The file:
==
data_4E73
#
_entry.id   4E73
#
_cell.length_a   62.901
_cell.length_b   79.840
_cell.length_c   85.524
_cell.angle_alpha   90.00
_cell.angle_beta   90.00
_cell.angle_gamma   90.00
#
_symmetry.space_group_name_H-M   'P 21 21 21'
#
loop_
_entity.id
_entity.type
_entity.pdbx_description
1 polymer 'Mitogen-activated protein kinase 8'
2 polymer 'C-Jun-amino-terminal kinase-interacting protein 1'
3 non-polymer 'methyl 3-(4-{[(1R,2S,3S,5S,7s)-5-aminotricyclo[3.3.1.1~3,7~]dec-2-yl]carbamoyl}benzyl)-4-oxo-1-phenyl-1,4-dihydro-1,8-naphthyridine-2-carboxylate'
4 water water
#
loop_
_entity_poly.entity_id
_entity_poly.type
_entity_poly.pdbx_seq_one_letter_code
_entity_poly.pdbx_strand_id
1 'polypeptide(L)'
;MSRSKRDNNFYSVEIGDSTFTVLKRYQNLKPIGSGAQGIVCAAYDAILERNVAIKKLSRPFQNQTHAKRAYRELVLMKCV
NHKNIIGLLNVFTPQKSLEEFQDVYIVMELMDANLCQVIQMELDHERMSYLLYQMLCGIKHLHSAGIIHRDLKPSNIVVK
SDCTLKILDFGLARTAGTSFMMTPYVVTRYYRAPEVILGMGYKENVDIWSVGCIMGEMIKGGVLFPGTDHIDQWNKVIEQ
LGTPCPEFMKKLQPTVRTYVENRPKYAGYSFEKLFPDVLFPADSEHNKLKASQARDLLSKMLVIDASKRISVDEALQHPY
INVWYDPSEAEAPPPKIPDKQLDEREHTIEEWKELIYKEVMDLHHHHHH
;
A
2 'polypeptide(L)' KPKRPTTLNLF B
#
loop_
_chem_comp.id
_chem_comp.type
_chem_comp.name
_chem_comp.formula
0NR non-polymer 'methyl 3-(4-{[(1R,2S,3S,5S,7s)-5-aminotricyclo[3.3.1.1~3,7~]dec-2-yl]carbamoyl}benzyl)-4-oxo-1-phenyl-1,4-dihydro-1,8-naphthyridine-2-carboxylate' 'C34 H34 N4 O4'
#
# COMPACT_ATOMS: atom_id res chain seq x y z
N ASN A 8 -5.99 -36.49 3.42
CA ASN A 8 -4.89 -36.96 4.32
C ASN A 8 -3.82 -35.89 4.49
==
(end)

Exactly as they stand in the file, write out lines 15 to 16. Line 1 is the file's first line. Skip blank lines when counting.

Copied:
_entity.id
_entity.type